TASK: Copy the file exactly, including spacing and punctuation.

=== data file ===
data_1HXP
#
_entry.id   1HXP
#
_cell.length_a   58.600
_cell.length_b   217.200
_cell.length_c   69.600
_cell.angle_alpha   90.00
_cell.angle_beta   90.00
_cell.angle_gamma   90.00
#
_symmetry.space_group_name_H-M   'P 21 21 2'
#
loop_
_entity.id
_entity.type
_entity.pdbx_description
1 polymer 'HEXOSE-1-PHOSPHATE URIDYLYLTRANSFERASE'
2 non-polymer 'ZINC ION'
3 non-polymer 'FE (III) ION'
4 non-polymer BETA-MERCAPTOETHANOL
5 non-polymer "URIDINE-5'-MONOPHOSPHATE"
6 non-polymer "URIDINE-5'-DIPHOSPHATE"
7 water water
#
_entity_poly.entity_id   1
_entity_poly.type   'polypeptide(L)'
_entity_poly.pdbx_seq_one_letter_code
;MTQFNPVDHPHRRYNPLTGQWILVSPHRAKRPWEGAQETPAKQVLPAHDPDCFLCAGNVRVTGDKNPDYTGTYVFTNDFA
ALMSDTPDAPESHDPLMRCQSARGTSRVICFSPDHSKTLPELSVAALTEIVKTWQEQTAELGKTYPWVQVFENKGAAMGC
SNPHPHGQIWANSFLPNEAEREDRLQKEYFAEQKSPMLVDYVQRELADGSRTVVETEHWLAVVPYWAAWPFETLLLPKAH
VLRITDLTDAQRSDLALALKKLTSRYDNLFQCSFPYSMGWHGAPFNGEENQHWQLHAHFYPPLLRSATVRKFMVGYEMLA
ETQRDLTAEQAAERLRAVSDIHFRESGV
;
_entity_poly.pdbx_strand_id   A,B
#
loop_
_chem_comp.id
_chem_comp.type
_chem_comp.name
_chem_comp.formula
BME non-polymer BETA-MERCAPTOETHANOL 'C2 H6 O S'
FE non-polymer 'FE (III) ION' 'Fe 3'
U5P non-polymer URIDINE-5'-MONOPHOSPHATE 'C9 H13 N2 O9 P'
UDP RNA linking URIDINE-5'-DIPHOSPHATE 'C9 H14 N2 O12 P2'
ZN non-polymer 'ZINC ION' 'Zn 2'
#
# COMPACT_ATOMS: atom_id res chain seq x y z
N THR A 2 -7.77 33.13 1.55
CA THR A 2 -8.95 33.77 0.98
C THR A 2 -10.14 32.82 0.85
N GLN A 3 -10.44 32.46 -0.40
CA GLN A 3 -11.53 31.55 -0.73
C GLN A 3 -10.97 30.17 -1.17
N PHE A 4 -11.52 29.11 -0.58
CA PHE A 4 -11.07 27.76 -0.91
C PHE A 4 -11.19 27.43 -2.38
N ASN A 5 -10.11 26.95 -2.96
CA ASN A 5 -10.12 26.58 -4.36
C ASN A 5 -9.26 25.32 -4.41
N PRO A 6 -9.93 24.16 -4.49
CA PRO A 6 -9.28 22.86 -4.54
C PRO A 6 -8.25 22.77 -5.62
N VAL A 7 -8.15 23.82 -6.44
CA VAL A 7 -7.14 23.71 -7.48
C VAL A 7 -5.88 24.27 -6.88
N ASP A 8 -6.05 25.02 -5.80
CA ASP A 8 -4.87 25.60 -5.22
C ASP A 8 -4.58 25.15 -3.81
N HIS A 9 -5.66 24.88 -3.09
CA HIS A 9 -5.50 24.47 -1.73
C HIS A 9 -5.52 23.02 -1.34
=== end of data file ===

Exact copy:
data_1HXP
#
_entry.id   1HXP
#
_cell.length_a   58.600
_cell.length_b   217.200
_cell.length_c   69.600
_cell.angle_alpha   90.00
_cell.angle_beta   90.00
_cell.angle_gamma   90.00
#
_symmetry.space_group_name_H-M   'P 21 21 2'
#
loop_
_entity.id
_entity.type
_entity.pdbx_description
1 polymer 'HEXOSE-1-PHOSPHATE URIDYLYLTRANSFERASE'
2 non-polymer 'ZINC ION'
3 non-polymer 'FE (III) ION'
4 non-polymer BETA-MERCAPTOETHANOL
5 non-polymer "URIDINE-5'-MONOPHOSPHATE"
6 non-polymer "URIDINE-5'-DIPHOSPHATE"
7 water water
#
_entity_poly.entity_id   1
_entity_poly.type   'polypeptide(L)'
_entity_poly.pdbx_seq_one_letter_code
;MTQFNPVDHPHRRYNPLTGQWILVSPHRAKRPWEGAQETPAKQVLPAHDPDCFLCAGNVRVTGDKNPDYTGTYVFTNDFA
ALMSDTPDAPESHDPLMRCQSARGTSRVICFSPDHSKTLPELSVAALTEIVKTWQEQTAELGKTYPWVQVFENKGAAMGC
SNPHPHGQIWANSFLPNEAEREDRLQKEYFAEQKSPMLVDYVQRELADGSRTVVETEHWLAVVPYWAAWPFETLLLPKAH
VLRITDLTDAQRSDLALALKKLTSRYDNLFQCSFPYSMGWHGAPFNGEENQHWQLHAHFYPPLLRSATVRKFMVGYEMLA
ETQRDLTAEQAAERLRAVSDIHFRESGV
;
_entity_poly.pdbx_strand_id   A,B
#
loop_
_chem_comp.id
_chem_comp.type
_chem_comp.name
_chem_comp.formula
BME non-polymer BETA-MERCAPTOETHANOL 'C2 H6 O S'
FE non-polymer 'FE (III) ION' 'Fe 3'
U5P non-polymer URIDINE-5'-MONOPHOSPHATE 'C9 H13 N2 O9 P'
UDP RNA linking URIDINE-5'-DIPHOSPHATE 'C9 H14 N2 O12 P2'
ZN non-polymer 'ZINC ION' 'Zn 2'
#
# COMPACT_ATOMS: atom_id res chain seq x y z
N THR A 2 -7.77 33.13 1.55
CA THR A 2 -8.95 33.77 0.98
C THR A 2 -10.14 32.82 0.85
N GLN A 3 -10.44 32.46 -0.40
CA GLN A 3 -11.53 31.55 -0.73
C GLN A 3 -10.97 30.17 -1.17
N PHE A 4 -11.52 29.11 -0.58
CA PHE A 4 -11.07 27.76 -0.91
C PHE A 4 -11.19 27.43 -2.38
N ASN A 5 -10.11 26.95 -2.96
CA ASN A 5 -10.12 26.58 -4.36
C ASN A 5 -9.26 25.32 -4.41
N PRO A 6 -9.93 24.16 -4.49
CA PRO A 6 -9.28 22.86 -4.54
C PRO A 6 -8.25 22.77 -5.62
N VAL A 7 -8.15 23.82 -6.44
CA VAL A 7 -7.14 23.71 -7.48
C VAL A 7 -5.88 24.27 -6.88
N ASP A 8 -6.05 25.02 -5.80
CA ASP A 8 -4.87 25.60 -5.22
C ASP A 8 -4.58 25.15 -3.81
N HIS A 9 -5.66 24.88 -3.09
CA HIS A 9 -5.50 24.47 -1.73
C HIS A 9 -5.52 23.02 -1.34